Maine Island Trail: Muscongus Bay
Waldoboro's Dutch Neck and Bristol's Round Pond launches are both public, paved, all-tide launch ramps with daytime parking available. Dutch Neck also provides overnight parking.
The islands featured -- Crow and Thief -- are owned by the Maine Bureau of Parks and Lands and are accessible by personal watercraft, such as sea kayaks, sailboats, or powerboats. However, access to some sites may depend on the sea conditions or the tide.
Crow Island is located in a protected, easily accessible, and picturesque stretch of water, making it a popular destination in Muscongus Bay. The shoreline displays exposed bedrock while the interior contains a mature spruce and deciduous forest, as well as two camping areas.
Thief Island has a sumac grove on its north end and a shady spruce forest in its interior, where Spanish moss hang from the canopy. A trail running down the east side passes through a climax spruce forest with many blowdowns. Be aware of poison ivy, especially beyond the northern campsites.
The Maine Island Trail is America’s oldest recreational water trail, connecting over 200 island and mainland sites open for day visits or overnight camping while traversing a variety of natural settings from sandy beaches and quiet bays to saltwater rivers and bold shores. Trail properties are owned by an assortment of private landowners, conservation organizations, and federal, state and municipal agencies, all of whom generously make their land available to visitors in exchange for the promise of respectful use and careful stewardship.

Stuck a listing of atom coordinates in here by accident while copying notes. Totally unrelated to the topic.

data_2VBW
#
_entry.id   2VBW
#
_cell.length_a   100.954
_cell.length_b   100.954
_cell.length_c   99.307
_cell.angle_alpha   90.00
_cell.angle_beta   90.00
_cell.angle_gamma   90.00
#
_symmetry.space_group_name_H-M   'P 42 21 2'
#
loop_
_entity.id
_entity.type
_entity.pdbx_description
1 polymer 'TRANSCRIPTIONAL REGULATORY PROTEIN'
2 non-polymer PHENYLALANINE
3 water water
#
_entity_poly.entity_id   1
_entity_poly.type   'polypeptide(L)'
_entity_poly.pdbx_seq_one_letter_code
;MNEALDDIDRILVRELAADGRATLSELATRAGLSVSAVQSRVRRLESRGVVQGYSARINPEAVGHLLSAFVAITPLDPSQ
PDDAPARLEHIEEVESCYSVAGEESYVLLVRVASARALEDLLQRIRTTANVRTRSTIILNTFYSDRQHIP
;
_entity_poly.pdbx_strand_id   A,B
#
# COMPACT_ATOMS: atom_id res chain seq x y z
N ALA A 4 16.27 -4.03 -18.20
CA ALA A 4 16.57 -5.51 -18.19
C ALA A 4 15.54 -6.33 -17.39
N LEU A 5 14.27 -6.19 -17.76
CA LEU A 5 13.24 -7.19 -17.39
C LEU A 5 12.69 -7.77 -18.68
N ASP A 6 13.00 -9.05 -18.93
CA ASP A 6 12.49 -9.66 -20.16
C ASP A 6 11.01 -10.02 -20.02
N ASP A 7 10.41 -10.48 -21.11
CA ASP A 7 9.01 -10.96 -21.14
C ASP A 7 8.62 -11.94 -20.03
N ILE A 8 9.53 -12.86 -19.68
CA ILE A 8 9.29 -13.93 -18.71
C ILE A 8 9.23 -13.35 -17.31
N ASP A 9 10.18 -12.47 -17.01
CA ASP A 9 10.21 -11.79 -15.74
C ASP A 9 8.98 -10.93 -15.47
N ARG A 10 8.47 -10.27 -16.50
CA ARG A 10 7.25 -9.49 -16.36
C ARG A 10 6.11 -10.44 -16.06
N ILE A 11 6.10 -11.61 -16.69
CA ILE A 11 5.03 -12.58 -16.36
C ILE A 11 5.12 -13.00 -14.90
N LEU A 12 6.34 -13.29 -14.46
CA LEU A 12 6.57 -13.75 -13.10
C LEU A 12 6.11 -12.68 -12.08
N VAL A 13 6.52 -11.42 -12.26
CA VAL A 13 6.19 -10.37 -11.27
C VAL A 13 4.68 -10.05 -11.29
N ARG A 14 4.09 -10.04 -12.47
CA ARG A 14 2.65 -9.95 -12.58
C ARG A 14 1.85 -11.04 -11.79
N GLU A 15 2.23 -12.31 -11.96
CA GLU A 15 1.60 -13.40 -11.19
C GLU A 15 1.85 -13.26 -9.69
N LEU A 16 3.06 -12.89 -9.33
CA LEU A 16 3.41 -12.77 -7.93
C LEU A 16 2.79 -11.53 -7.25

To learn more about boating in the Muscongus Bay region and plan your trip, visit the Maine Island Trail Association website. There you can:
- Become a member, to gain access to annually-updated paper and online guides
- Learn about the trail and its unique history
- Support ongoing stewardship and education efforts through donations
- Learn about upcoming volunteer opportunities
- Find boats for sale
- And much, much more!
The Maine Island Trail is a dynamic water trail. There is no official route, and the experience is influenced by the weather, the seasons and by regional variations in the character of the Maine coast. The Trail itself is constantly changing. Sites are frequently added and removed, usage guidelines are revised based on owner preferences, and stewardship strategies are adjusted to meet changing environmental conditions. To ensure that Trail sites remain well cared for and to fulfill our pledge of responsible use to site owners, it is important for all visitors to plan their trip using current information about the Trail.
Visit Maine Island Trail Association online for more information or contact:
Maine Island Trail Association
100 Kensington St, 2nd Floor
Portland, ME 04103
Phone: (207) 761-8225
Check for nearby geocaches to Maine Island Trail: Muscongus Bay.
Leave No Trace Principle
Plan Ahead and Prepare
Avoid hypothermia, even in warm weather, by limiting your sweat and exposure to cold water. Bring warm and dry clothes in case the shivers set in.